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University of Warwick


The University of Warwick is globally connected, forward-looking and entrepreneurial. We create new ways of thinking and achieving: making us stand out from our competitors and the more ‘traditional universities’ and creating an inspiring place to study and undertake research.

Warwick is one of the UK’s great success stories. In less than fifty years since being founded we’ve become one of the UK’s best universities, consistently at the top of UK league tables and we’re rapidly climbing the international league tables of world class universities.

We’re a university that champions independent thinking and as well as being founded, first and foremost, on academic excellence, a key driver of the Warwick success story so far is our entrepreneurial spirit - a key strength is our relevance to society and our close links with business and industry. Companies tap into Warwick knowledge to develop their own strengths and ensure they remain at the cutting edge within their industries. And that cutting edge insight is developed out of truly world class research: Warwick ranks 7th overall in the UK according to the latest Research Assessment Exercise.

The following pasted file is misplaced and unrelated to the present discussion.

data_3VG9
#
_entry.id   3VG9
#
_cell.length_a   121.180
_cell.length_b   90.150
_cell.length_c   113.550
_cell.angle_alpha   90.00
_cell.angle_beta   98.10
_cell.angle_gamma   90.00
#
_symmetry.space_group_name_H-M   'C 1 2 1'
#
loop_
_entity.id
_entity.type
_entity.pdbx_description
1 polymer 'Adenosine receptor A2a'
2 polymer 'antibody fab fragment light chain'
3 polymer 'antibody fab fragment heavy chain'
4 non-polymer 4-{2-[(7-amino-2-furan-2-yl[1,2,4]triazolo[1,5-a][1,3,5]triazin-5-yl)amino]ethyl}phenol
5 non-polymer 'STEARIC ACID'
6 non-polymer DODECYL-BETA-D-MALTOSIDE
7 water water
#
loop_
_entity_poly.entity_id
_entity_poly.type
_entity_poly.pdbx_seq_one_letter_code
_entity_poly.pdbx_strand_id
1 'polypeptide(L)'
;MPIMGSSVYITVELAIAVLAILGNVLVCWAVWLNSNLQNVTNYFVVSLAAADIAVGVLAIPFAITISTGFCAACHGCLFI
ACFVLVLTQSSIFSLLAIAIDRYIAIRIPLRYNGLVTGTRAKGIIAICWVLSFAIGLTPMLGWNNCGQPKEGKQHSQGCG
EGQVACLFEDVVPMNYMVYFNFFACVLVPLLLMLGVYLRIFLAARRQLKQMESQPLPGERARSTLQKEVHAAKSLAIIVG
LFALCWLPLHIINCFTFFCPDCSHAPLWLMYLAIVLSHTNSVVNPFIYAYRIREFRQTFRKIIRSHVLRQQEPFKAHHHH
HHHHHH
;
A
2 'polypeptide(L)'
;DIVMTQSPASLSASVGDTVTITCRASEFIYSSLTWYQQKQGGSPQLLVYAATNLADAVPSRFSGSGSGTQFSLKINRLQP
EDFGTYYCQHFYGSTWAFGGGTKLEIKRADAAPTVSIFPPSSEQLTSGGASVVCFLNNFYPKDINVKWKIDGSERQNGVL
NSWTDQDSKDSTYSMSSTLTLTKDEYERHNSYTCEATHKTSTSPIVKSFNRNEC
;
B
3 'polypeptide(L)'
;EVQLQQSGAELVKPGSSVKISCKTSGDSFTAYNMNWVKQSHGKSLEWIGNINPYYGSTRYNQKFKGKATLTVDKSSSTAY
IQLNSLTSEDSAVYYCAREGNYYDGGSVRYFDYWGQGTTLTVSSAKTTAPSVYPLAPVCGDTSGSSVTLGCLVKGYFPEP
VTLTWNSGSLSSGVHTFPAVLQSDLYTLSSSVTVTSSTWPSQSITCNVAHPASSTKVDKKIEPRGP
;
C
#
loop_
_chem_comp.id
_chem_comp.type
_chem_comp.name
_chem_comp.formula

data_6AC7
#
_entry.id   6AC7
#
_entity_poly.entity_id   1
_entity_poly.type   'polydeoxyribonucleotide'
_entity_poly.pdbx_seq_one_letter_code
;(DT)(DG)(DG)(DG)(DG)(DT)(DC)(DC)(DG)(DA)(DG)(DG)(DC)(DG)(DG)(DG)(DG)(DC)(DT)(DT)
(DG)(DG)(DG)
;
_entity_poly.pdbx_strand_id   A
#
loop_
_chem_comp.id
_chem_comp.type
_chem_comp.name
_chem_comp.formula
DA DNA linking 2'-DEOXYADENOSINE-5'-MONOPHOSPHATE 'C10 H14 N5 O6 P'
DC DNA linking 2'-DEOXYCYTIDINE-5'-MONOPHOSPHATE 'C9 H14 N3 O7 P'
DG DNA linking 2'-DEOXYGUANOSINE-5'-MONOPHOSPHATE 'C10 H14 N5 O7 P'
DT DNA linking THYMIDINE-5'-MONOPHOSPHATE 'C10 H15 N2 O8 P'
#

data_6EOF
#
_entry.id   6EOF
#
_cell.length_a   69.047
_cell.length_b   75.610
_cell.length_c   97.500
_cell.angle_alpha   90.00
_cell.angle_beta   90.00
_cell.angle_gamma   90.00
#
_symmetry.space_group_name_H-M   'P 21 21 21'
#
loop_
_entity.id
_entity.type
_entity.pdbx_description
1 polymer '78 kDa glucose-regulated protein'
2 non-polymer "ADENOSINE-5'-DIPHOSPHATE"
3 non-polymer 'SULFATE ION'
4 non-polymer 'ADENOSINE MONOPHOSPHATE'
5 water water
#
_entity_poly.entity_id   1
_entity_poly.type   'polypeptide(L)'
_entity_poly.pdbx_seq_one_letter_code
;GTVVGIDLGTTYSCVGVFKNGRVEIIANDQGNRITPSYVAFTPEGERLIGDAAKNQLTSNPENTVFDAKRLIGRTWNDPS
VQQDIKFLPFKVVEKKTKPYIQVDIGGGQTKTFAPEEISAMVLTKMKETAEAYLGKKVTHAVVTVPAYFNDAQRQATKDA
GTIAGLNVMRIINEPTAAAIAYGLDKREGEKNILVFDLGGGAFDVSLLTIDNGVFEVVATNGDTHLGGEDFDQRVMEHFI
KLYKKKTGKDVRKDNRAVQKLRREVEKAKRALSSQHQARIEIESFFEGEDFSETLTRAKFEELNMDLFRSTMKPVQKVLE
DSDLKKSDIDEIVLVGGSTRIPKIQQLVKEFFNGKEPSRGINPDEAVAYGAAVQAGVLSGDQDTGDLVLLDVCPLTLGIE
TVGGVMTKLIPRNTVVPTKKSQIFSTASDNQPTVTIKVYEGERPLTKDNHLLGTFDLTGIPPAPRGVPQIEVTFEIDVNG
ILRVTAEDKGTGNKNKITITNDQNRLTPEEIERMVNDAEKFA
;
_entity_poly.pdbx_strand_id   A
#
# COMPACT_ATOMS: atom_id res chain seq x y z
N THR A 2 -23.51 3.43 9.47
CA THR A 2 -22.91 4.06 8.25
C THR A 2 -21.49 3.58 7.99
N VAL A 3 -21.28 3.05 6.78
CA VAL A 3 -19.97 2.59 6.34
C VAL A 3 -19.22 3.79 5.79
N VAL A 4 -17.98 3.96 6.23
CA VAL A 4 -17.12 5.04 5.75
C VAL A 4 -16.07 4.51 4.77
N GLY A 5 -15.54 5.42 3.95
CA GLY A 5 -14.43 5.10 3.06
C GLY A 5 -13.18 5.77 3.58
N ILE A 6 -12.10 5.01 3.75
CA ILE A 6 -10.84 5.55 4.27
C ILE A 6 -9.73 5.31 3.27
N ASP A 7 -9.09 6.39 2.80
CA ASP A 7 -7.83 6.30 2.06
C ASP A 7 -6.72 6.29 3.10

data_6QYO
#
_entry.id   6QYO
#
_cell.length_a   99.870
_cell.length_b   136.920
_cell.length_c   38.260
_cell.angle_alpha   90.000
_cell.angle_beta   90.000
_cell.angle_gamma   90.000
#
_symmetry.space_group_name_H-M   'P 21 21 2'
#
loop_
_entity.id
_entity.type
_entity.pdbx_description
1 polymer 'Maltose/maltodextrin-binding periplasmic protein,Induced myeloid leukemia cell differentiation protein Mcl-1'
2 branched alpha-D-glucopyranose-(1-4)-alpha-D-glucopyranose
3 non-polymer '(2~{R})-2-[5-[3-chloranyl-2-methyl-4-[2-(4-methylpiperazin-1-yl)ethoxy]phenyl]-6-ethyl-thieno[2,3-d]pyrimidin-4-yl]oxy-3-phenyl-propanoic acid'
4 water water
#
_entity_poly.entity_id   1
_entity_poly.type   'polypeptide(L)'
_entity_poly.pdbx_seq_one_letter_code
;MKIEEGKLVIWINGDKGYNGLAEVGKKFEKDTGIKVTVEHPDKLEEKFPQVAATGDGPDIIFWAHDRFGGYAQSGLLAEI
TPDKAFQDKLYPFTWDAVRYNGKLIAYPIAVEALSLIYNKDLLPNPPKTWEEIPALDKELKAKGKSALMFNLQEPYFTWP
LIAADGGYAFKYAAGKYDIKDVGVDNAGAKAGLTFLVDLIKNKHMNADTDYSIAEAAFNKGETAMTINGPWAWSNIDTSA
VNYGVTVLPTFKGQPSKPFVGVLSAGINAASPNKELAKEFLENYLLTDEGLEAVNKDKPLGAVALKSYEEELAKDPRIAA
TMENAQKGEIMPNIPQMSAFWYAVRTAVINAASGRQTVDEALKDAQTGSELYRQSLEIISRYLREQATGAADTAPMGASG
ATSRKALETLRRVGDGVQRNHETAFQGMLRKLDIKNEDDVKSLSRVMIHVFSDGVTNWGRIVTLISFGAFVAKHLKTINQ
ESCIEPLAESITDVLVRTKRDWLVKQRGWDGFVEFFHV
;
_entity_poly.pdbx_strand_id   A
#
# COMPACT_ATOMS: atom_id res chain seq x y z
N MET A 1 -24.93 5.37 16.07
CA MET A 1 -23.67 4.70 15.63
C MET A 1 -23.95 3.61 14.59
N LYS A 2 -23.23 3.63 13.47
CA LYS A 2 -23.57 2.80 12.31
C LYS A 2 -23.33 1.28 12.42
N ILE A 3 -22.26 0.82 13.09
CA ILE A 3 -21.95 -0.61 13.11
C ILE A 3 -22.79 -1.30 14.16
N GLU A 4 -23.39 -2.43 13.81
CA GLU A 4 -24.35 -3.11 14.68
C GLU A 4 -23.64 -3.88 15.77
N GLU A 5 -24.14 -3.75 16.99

To understand how Warwick has come so far in such a short space of time is to understand the character of the University. The success of Warwick, underpinned by innovation, entrepreneurialism and academic excellence, is driven by the exceptional talent of our staff, students and alumni.


Some of the most fascinating intellectual challenges in plasma physics arise from the generic requirement to understand self-consistent nonlinear phenomenology. For example, recent CFSA projects have investigated cosmic ray acceleration at supernova remnant shocks, magnetohydrodynamic (MHD) wave dynamics, MHD coupling and flux emergence in the solar corona, nonlinear laser-plasma interactions, strong MHD turbulence, and avalanching transport in fusion plasmas.

Such phenomena also present some of the key challenges to HPC, and CFSA develops codes that cover the full range of spatiotemporal scales: Particle-in-Cell, which addresses the many-particle Maxwell-Lorentz system; Vlasov, which combines Maxwell’s equations with a kinetic description of the plasma; Hybrid treatments of kinetic ions and fluid electrons; and adaptive MHD.

The Centre specialises in developing and applying novel theoretical approaches to global plasma behaviour, and to the analysis of plasma data. For example, complex systems approaches for out-of-equilibrium phenomena are applied to plasma confinement, both in the solar system and in the fusion context.

Contact Information:
Erwin Verwichte
Physics Department University of Warwick Coventry CV4 7AL, UK